Toward the end of the film Ava DuVernay talks about the “mighty tribe of women filmmakers” and the things that can be accomplished by working together. That seems to have been the mindset you had when making this film, focusing entirely on the women themselves. Was there any point where you were tempted to interview male directors or executives and kind of hold their feet to the fire and question them about their practices?

No, but that's a great question. I was really inspired by this other documentary called "The Punk Singer," which is about Kathleen Hanna from Le Tigre and Bikini Kill. She said in that film that she didn't want to have established male music critics from, you know, the New York Times or Rolling Stone on camera talking about why her music is valuable. She didn't want to cede that ground to quote unquote male authorities to legitimize her.

In our film, we could've asked Martin Scorsese to talk about why "Boys Don't Cry" is a masterpiece and how Kim Peirce is an incredible filmmaker. And I know that he feels that way and has said that publicly. But again, that puts the spotlight and the emphasis on these male directors who've already had decades of attention and a platform for their voice. Whereas these women directors, even though this is an issue that's been in the public for the past few years, I feel like their voices as the women at the center of this issue have not really been given the spotlight they deserve. So I really wanted to center the women directors themselves to talk about their own experiences and not have quote unquote male authorities legitimize them as filmmakers or artists.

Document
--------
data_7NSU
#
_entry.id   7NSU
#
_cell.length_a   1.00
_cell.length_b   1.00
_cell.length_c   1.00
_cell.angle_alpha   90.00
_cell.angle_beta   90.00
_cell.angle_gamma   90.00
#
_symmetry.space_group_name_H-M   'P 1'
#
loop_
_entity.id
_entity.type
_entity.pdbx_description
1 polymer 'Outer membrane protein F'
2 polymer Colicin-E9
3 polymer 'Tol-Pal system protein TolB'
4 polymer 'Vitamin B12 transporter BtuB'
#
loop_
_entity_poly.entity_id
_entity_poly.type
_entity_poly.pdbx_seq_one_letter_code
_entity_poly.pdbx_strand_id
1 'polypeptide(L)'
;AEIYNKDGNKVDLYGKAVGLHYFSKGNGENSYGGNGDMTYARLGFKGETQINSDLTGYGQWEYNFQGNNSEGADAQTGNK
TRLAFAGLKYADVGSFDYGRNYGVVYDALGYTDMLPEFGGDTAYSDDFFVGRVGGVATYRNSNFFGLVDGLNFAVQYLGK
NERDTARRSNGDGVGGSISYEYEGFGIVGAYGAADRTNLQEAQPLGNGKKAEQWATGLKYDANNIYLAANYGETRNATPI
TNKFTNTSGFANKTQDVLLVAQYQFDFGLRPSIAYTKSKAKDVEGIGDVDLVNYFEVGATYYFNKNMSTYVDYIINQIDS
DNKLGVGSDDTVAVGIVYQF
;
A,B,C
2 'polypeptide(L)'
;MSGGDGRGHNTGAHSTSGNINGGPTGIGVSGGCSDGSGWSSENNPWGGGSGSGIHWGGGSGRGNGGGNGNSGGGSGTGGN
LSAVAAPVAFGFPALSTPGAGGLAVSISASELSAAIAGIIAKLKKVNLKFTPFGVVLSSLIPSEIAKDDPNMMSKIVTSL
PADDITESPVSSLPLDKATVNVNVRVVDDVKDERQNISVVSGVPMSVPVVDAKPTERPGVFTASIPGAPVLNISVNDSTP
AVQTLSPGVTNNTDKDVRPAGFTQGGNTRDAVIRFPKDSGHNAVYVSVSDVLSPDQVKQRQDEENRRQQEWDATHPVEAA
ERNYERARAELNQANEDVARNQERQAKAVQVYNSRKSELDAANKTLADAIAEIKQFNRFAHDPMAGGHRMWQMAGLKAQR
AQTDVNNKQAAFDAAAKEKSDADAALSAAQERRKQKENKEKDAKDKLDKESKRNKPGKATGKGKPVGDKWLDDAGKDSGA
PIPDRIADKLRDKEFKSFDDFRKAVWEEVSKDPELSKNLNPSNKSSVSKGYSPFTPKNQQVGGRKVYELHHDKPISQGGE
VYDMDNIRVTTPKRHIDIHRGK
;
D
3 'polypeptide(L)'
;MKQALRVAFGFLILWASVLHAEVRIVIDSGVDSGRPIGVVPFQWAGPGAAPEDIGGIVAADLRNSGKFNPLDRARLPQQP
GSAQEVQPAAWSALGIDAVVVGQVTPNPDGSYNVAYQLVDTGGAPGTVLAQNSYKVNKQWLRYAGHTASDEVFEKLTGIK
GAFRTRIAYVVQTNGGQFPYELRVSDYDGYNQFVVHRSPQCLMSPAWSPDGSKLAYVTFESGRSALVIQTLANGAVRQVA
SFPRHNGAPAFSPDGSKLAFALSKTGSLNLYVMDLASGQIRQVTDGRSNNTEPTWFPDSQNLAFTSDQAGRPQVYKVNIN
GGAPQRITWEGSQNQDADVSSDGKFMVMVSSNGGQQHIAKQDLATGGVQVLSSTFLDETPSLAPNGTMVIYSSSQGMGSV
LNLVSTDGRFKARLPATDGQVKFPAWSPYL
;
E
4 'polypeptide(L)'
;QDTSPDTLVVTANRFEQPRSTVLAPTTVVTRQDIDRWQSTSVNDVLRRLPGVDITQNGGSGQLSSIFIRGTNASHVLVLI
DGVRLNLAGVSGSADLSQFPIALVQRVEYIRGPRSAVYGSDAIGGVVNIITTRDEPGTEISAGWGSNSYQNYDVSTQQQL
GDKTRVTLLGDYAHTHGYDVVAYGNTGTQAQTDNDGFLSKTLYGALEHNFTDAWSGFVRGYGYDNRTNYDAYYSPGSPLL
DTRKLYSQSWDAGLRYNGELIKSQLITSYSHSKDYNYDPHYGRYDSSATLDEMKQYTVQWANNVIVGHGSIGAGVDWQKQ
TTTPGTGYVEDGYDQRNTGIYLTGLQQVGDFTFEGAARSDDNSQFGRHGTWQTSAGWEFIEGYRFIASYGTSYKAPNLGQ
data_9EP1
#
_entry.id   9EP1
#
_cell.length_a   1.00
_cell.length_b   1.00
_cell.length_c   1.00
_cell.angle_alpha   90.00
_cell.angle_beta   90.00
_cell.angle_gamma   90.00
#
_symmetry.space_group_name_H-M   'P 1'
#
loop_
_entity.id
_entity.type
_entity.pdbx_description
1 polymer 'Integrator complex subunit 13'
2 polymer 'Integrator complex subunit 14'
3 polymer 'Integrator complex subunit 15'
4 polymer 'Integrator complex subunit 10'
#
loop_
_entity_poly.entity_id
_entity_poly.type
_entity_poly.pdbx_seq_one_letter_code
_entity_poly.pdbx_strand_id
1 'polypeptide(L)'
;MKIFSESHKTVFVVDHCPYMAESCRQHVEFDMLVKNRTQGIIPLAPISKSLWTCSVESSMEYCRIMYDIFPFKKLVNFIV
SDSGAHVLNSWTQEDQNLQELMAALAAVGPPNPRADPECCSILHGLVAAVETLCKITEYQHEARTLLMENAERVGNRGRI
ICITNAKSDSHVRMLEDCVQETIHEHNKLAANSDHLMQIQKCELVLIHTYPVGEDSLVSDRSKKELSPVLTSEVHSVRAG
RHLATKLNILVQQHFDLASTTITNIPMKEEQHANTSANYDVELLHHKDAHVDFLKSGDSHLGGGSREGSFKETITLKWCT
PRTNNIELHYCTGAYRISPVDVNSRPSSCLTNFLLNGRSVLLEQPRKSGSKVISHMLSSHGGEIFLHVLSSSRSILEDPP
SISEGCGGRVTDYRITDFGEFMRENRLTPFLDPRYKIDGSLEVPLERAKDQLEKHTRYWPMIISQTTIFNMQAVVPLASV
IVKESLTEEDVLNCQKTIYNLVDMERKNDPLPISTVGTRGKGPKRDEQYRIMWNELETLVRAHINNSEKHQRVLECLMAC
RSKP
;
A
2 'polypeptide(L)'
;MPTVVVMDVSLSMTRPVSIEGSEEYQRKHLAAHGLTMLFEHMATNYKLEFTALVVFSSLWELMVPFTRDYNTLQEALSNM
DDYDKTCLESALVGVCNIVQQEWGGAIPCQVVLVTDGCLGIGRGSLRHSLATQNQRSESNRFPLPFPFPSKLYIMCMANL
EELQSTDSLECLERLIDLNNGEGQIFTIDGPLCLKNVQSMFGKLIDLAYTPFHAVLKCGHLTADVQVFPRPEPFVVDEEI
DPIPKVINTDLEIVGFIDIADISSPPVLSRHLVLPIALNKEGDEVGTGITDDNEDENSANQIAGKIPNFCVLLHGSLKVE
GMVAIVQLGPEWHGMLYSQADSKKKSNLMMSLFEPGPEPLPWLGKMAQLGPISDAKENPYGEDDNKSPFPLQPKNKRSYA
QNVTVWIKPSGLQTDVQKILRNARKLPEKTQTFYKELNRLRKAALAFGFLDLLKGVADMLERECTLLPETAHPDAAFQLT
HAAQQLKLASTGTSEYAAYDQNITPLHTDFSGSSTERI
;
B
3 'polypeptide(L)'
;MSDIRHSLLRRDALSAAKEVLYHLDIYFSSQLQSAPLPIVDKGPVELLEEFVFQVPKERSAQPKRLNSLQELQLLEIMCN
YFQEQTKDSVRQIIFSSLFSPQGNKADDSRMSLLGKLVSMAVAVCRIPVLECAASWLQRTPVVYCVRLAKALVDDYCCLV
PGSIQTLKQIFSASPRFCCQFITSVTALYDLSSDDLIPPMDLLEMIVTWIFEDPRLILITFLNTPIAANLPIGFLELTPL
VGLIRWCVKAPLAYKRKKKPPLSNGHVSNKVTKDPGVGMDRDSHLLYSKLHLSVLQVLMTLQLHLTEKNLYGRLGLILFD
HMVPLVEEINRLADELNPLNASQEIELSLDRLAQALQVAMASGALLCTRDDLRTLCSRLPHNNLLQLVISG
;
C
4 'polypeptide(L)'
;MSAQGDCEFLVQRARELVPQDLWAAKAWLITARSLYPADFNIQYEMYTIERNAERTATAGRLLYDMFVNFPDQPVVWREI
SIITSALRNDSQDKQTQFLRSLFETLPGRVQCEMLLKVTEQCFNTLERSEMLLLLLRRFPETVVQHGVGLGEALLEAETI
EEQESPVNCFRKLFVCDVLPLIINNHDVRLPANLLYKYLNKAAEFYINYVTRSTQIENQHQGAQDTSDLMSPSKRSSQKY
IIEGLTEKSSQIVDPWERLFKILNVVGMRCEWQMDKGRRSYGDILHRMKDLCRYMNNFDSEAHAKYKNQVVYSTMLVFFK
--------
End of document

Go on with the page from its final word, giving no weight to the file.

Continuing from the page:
And we could have interviewed executives in the industry or producers or agents and ask them, "why don't you hire more women directors?" But I felt like, first of all the people who are in the top positions of hiring are probably not going to sit down with me. And if they do, they're going to give me the company line of, “here's our diversity initiative, and here's the shadowing programs, and these are the efforts we're making to rectify this issue.” But I didn't feel like I would gain that much from sitting down with them. So we didn't even really pursue it.

You do such a great job throughout the film of walking the line between talking about these subjects that are angering and frustrating, but ultimately leaving the audience feeling inspired. When you were shaping the film, how did you make sure that positivity came through in the end?

Well, I went into each of these interviews with so much joy in my heart for the opportunity to sit down with these women and as I said, I'm just a huge fan of their work. So I think that energy was infused in the interviews and in the film itself. We certainly explore the challenges women directors face, but this is a love letter to women movie directors, to filmmaking, to female excellence, to making art. And that was always at the heart of the film. I'm not an investigative journalist. We use statistics in the film as much as is necessary to paint a picture of where we're at, but I never intended this to be a dry examination of the numbers, or an educational piece. I always wanted this to be a movie that’s a love letter to the women directors I admire. So I think that was always part of the film’s DNA, it was always the heart of the film; all of our collective love of movies and what these women have been able to achieve.

“Half the Picture” will screen Tuesday, July 10, at 7 p.m. and Saturday, July 14, at 3 p.m. $4-$9. thelittle.org